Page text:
Afraid of flying?

You’re not alone. Although flying is one of the safest modes of transportation around, nearly 25% of Americans report at least some nervousness when it comes to flying the friendly skies. And if you didn’t fall into the terrified category before, chances are, you’ve seen enough headlines in the last couple of days to make you rethink your stance.

Sunday’s crash

On Sunday, March 10, 2019, a Boeing 737 operated by Ethiopian Airlines crashed on a routine flight outside Addis Abba. All 157 people on board the plane were killed. Although many airlines and countries are still operating the Boeing 737 jets and attempting to reassure passengers of their safety, fliers may have a reason to be skeptical: this has happened before. Sunday’s flight, flight 302, was bound for Nairobi, Kenya from Addis Ababa.

French aviation authorities are currently analyzing the flight’s black boxes, which may contain information about the flight’s final moments. It is possible that the information in the black boxes will provide insight into what led to the plane’s fatal crash.

The first crash

Although many people have made a connection between Sunday’s crash on Ethiopia Airlines and a previous Boeing 737 crash, officials are not ready to connect those dots just yet. Last year, on October 29, 2018, a Boeing 737 plane operated by Indonesian carrier Lion Air was heading towards Jakarta when it crashed into the Java Sea 13 minutes into the flight. All 189 people aboard the flight were killed.

Investigations following the crash determined that pilots may have received incorrect information from their onboard sensors, causing them to overcorrect their flight angle or fail to see a problem up ahead. And although Boeing provided other pilots of 737 information on how to deal with such issues on future flights, the FAA (Federal Aviation Administration) did not report the 737 planes as compromised or unsafe.

Upon further investigation, researchers found that the Lion Air 737 had reported problems with the airspeed reports previously, and questions were raised about why that particular plane wasn’t grounded after those initial error reports. Examination of the plane post-crash determined that the plane was in good shape when it crashed into the water at high speed.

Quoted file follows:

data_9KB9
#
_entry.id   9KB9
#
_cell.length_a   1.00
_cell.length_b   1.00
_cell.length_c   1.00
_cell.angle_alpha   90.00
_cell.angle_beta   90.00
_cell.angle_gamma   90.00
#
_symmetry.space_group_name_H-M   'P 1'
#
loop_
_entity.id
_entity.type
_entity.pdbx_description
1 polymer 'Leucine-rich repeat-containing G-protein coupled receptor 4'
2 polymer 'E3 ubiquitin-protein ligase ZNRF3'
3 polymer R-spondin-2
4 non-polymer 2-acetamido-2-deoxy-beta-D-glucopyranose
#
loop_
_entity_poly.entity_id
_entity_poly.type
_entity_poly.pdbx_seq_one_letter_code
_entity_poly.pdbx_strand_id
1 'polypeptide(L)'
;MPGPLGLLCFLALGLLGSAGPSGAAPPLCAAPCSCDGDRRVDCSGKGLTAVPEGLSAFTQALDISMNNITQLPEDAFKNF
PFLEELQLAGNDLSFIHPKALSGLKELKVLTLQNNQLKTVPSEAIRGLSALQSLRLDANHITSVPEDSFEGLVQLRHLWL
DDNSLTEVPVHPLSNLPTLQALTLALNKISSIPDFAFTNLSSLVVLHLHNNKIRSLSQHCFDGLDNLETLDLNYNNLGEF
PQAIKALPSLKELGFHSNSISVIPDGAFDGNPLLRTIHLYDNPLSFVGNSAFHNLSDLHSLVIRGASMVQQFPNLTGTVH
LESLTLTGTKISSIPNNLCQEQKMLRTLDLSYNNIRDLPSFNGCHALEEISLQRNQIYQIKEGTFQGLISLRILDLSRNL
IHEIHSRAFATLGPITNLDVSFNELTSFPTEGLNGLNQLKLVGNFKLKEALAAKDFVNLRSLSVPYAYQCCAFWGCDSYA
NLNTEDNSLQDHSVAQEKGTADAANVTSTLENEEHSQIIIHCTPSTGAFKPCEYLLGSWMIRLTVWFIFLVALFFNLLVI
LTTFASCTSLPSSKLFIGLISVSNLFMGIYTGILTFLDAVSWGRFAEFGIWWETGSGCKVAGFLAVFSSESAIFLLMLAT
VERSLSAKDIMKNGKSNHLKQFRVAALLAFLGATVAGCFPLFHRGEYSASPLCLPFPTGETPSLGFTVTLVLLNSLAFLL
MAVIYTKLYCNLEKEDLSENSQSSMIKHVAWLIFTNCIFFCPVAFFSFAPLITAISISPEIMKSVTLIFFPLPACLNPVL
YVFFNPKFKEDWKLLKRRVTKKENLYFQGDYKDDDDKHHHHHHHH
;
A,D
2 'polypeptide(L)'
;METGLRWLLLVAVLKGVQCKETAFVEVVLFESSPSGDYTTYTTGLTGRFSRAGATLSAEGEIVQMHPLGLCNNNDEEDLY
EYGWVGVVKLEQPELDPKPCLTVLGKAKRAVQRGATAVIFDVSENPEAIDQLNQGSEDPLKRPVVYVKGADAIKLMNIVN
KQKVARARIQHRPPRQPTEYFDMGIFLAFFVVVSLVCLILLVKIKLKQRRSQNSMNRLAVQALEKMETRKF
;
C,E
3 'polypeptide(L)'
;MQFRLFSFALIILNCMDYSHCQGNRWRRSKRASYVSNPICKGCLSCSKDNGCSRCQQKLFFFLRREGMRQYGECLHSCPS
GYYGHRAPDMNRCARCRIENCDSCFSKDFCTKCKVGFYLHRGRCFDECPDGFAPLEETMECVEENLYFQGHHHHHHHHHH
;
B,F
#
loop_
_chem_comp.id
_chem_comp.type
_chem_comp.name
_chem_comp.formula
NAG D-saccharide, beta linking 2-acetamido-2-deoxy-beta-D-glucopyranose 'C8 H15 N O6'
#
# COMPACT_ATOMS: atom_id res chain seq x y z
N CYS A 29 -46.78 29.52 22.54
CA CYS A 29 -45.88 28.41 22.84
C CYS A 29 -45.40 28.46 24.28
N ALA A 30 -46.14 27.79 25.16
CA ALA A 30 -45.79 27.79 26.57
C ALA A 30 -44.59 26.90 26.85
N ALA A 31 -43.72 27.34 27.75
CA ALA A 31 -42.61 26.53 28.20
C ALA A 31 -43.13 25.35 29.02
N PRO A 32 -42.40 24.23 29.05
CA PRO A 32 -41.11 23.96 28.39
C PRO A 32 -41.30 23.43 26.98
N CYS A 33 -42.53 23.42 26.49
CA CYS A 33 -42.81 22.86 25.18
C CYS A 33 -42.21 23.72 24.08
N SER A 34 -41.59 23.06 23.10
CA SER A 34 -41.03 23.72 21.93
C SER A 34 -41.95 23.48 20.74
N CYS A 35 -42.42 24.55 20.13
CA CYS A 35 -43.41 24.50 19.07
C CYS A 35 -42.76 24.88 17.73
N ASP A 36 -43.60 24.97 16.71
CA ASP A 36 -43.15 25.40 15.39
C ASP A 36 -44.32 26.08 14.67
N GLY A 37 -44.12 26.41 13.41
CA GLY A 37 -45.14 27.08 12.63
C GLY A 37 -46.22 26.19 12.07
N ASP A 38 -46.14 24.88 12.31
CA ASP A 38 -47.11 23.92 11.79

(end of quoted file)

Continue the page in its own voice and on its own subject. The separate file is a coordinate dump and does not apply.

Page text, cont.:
Unfortunately, the October crash of the Lion Air flight was not the first time issues with the Boeing 737 had been reported to officials. Between April 2018 and December 2018, at least 11 different reports were filed regarding this model of plane. The reports specifically mentioned unexpected nose dives and issues with the flight manual and aircraft automation programs.

What airlines (and others) are doing to prevent future crashes

After the Lion Air flight, Boeing issued additional instructions and guidance to pilots of the 737 planes. However, many people (flight crew members as well as flight passengers) feel as though these additional instructions are not enough.

As of Monday, March 11, 2019, multiple airlines in the United States were maintaining the security and safety of the Boeing 737 planes. Southwest Airlines (with 34 Boeing 737 planes in its fleet) and American Airlines (with 14 Boeing 737s currently in operation) both made public statements about the safety of their planes, their continued use of the 737s, and their inability to adjust ticket pricing or flight switching options for passengers who would rather not fly on the Boeing 737.

United Airlines, however, continued to point out that they use a different, larger model of the Boeing 737 plane.

Despite the insistence of federal aviation officials in the US claiming that they still consider Boeing 737s flight worthy and safe, some airlines determined early that they would ground fly their Boeing 737s until further investigations are completed. Delta Airlines (operator of six Boeing 737s) along with Ethiopian Airlines, Cayman Airways, and air regulators in China and Indonesia have all suspended flights of the Boeing 737 until further notice. China’s decision could have a major impact on Boeing and the future of the company’s work in the country — the flight market in China is growing rapidly, and up until this point, China was a major Boeing customer.

Potential passengers aren’t the only ones concerned about the safety of the Boeing 737. The Association of Flight Attendants has officially requested that the Federal Aviation Administration investigate this particular plane model in regards to their safety concerns. Politicians, including Dianne Feinstein of California, have also thrown their voices into the mix. Feinstein called out the Federal Aviation Administration as well, asking them to follow China and Indonesia’s lead of grounding Boeing 737s until further conclusions can be drawn from the two fatal crashes.

Although the FAA published a statement Monday saying that they would not ground the planes, the statement emphasized the upcoming training requirements, manuals, and design enhancements Boeing is planning to make to the 737s. Days later, however, the FAA issued an emergency order to ground the Boeing 737 jets. Despite the publicity of the plane and the number of daily airline travelers, the number of other large planes regularly in service have made the impact of removing these jets from service minimal.

The planes have been grounded and investigations are underway. Whether or not these crashes are connected is still uncertain, but what is for sure is that airlines and aviation administrations around the world are taking this issue and the safety of their passengers seriously.  As an airline passenger, know your rights when it comes to flying, plane models, and safety. And if you’re flying any time in the near future, prepare for some long lines.